October 10, 2012

360-Degree Feedback

by Andrea Passarelli, Pharm.D., PGY1 Pharmacy Practice Resident, The Johns Hopkins Hospital

Preceptors play an integral role in the development of pharmacists.  Most schools of pharmacy provide formalized training and education to their preceptors in order to help them master effective precepting techniques, but literature surrounding this topic is scarce.  Preceptors should use a variety of teaching strategies throughout a rotation and these should be tailored to the learner’s stage or professional development.1  As learners grow in their ability and confidence, they should be performing more tasks independently, such as medication reconciliation, discharge counseling, and "rounding" with the medical team.  In these situations, the preceptor might use an assessment technique known as 360-degree feedback to evaluate the student’s performance.  The 360-degree feedback technique generally involves the preceptor asking other healthcare professionals as well as patients about the student’s performance.  This evaluation technique is gaining popularity in healthcare and other sectors.  I wanted to research this technique further so that I could use this assessment strategy during my career.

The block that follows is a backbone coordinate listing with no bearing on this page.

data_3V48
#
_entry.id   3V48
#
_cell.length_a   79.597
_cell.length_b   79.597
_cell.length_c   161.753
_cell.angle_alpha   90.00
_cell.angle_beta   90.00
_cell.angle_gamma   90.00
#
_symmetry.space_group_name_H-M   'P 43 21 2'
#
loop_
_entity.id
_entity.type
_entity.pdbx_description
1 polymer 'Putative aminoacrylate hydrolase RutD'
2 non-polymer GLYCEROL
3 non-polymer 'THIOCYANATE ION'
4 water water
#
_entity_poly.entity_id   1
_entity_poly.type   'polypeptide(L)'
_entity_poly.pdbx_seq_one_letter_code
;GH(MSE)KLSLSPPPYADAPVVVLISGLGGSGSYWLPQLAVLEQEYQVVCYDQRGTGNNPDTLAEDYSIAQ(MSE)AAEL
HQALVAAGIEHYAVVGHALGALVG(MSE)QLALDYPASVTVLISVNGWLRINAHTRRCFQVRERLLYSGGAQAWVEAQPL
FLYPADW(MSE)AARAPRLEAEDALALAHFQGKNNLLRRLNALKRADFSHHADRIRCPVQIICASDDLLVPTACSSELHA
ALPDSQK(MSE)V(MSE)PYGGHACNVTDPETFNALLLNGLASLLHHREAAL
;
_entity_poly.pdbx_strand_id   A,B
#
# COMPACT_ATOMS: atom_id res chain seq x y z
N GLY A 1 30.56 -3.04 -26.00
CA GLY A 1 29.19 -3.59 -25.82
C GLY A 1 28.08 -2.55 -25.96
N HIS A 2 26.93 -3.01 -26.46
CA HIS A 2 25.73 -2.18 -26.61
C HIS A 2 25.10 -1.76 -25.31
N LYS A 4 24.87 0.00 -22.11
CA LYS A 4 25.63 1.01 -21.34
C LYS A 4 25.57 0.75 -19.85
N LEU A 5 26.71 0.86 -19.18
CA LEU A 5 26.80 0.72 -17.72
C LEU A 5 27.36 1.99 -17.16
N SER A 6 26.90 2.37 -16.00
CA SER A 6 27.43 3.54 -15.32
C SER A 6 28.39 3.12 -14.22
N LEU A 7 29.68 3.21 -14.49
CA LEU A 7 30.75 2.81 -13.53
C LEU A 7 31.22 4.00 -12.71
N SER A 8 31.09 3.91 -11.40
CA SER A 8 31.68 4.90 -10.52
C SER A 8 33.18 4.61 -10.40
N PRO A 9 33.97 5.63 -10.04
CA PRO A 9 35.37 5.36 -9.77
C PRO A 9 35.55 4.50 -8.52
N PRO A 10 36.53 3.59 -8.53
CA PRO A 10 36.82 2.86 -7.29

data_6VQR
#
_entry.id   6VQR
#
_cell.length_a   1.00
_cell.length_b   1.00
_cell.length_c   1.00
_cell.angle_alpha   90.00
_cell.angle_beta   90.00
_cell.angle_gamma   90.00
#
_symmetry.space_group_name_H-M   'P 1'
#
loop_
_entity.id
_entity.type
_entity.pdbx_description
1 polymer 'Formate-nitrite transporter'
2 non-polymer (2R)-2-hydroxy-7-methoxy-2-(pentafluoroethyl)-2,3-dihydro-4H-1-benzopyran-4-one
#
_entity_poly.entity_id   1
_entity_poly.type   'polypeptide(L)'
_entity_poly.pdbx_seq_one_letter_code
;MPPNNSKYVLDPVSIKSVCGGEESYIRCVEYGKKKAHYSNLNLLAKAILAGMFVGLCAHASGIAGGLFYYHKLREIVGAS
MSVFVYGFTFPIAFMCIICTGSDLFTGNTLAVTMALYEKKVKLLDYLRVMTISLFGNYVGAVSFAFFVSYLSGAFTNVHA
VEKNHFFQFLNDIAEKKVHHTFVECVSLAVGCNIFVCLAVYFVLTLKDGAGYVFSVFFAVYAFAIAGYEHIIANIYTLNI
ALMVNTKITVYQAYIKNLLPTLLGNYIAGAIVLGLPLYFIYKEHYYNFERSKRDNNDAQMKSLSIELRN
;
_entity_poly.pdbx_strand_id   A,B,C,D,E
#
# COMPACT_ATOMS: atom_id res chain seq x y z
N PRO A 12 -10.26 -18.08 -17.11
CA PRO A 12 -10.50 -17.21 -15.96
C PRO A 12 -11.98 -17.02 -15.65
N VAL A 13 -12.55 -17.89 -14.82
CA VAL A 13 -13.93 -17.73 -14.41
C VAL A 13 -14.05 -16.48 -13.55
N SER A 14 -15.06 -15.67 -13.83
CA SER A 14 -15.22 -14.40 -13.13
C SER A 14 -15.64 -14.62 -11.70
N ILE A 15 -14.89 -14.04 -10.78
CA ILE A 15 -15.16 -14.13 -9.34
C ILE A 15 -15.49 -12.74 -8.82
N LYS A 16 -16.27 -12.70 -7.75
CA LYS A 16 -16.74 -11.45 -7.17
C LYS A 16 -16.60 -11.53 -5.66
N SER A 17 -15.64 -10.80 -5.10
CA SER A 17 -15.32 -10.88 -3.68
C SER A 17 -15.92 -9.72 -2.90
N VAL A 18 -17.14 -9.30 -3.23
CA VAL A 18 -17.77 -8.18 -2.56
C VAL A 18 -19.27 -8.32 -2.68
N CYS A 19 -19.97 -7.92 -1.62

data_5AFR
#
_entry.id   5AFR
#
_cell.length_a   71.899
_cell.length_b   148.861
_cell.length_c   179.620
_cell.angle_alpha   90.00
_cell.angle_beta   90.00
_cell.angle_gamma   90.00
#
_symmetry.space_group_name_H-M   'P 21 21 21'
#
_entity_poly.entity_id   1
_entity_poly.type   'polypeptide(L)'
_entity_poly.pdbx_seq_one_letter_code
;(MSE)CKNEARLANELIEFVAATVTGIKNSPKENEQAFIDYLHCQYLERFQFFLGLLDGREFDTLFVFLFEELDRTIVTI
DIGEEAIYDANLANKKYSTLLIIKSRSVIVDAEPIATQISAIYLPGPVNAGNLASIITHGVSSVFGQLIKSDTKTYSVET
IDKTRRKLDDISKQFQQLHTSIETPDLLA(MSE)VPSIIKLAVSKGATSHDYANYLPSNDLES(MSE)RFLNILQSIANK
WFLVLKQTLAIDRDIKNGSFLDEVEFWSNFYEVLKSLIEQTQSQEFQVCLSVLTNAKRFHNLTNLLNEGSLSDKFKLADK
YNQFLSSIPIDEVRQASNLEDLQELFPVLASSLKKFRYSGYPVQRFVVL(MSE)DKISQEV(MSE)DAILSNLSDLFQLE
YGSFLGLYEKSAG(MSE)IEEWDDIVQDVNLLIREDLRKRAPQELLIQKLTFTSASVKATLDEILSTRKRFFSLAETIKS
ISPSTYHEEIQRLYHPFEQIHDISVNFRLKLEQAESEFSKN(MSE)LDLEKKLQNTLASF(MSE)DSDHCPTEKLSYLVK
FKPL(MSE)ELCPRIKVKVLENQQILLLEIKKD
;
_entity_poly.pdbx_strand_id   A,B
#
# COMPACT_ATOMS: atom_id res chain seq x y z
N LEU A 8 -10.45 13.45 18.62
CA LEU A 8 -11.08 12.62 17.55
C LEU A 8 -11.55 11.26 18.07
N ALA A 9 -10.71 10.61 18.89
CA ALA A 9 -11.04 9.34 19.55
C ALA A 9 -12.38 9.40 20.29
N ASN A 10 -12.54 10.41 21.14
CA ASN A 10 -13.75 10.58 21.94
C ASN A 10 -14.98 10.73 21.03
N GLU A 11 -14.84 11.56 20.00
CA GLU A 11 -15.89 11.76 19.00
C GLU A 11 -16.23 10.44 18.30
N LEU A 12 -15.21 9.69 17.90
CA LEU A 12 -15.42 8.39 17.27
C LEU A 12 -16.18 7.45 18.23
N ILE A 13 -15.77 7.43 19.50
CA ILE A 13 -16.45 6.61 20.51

One paper published by Joshi et al. in Academic Medicine described the successful implementation of 360-degree feedback for obstetrics and gynecology residents at Monmouth Medical Center.2 Residents were assessed on their interpersonal and communication skills by nurses, faculty members, allied health professional staff, medical students, patients, and co-residents.  In addition, each resident completed a self-assessment.  The researchers found good correlation between evaluations within each group of evaluators as well reasonably strong agreement among evaluators regarding each resident's rank among the peer group. Interestingly, there was a negative correlation between the rankings by faculty, staff, and medical students with the rankings given by peers.  The highest-rated residents (based on faculty, staff, and student evaluations) received low marks from their co-residents and vice versa.  This may perhaps be due to some perceived competition or a desire to “get ahead” by rating high-achieving residents poorly.  On self-assessment, junior residents typically rated themselves highly while senior residents rated themselves average or low.  This may have been because senior residents were setting higher standards for themselves or have increased self-awareness later in the curriculum. A potential advantage of 360-degree feedback employed at Monmouth Medical Center: evaluators were eager participants because their feedback was anonymous. The 360-feedback technique has been widely described in medical education journals, but has been most often been used in residency training rather than student education.3-6  360-degree feedback can be an extremely effective tool for a preceptor, as learners will often communicate differently in the presence of a preceptor and when independently communicating with peers, staff (who may be perceived to be at different social ranks within the organization), and patients.